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ISSN 1409-6900 | UDK 82+7     Blesok no. 53 | volume X | March-April, 2007



                     Peer-reviewed journal
Blesok no. 53March-April, 2007

Night Training

(Excerpt from the novel)

p. 1
Sibila Petlevski

Francisco José de Goya, Nothing Could Be Done about It (Caprichos, no.24) 1796-1797

    In her brood skirt, she was riding a mule. Her feet were hanging at the side, pole, lightly wrinkled, as if pulled out of water. Between the toe and the ankle there was that characteristic extended line that some times, particularly in mortals covered in cold sweat, could excite compassion all by itself, moisten our eyes as if we were looking at a dear face that had had its expression stolen from it by sorrow, and not just a bare foot in which life on the move had inscribed a furrow. The patterned roll with the round bobble on the top, that tall, pointed head covering that we might today describe as being in the form of an upside-down corner pressed down on a shaved female head instead of a scoop of ice cream. The tip of this unusual cap stabbed into the implacable blue of the Spanish sky, its brilliant colours, not just scattered around anyhow, creating a meaningful pattern, appealing to as many people as possible. The mob gathered round, and the mule found it hard to push its way through. The bared breasts of the middle-aged rider were separated by a bar around which her fingers were curled on the bottom end. The upper part with its iron hoop strengthened the neck of the woman, gripped by on affliction that there was no helping, so that it seemed she was as dependent on this garrotte as the cripple on his crutch, that she would have collapsed without this brace, as the heads of black-skinned tribal beauties give way as soon as they are freed of the necklace that have kept the vertebrae of their swanlike necks apart ever since their birth. In moments that lead to no way out, when everything is brought down to its ending in some irremediable manner, the position of the lids on the drooping eye and the angle of the pursed lips create some distinctive geometry of descent. The lines of dumb despair at once depart from the circles that they have themselves described, forsaking the oval of the anguished face.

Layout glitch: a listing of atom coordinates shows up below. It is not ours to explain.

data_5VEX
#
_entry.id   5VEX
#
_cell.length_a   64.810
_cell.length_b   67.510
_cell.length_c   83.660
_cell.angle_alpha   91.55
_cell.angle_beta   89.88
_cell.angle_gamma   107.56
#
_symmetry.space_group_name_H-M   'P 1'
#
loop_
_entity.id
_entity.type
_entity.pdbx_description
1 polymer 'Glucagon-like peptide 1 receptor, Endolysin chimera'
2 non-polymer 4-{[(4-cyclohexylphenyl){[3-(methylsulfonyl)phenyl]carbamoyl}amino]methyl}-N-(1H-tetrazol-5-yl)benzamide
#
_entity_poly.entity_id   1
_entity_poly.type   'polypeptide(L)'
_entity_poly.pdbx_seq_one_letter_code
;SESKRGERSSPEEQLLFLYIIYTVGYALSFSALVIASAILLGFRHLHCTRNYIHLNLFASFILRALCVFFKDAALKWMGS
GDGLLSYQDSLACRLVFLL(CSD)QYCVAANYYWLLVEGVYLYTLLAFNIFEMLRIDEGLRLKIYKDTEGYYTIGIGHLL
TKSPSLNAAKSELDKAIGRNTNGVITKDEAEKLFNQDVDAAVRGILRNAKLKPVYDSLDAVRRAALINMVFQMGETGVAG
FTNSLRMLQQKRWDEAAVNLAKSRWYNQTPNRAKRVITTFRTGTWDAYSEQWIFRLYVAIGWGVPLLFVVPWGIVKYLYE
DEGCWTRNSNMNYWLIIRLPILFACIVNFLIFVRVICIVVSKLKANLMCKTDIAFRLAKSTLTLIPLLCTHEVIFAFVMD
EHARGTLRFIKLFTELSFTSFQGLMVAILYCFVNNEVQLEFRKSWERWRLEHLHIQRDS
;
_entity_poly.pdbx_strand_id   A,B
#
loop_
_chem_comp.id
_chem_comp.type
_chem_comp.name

If there had been no metal ring to keep her chin up – I thought, looking at the scene that the hand of Goya had incised in copper – perhaps the face of this woman on the mule would have remained a blank, deprived of traces of humanity. From it, the eyes,

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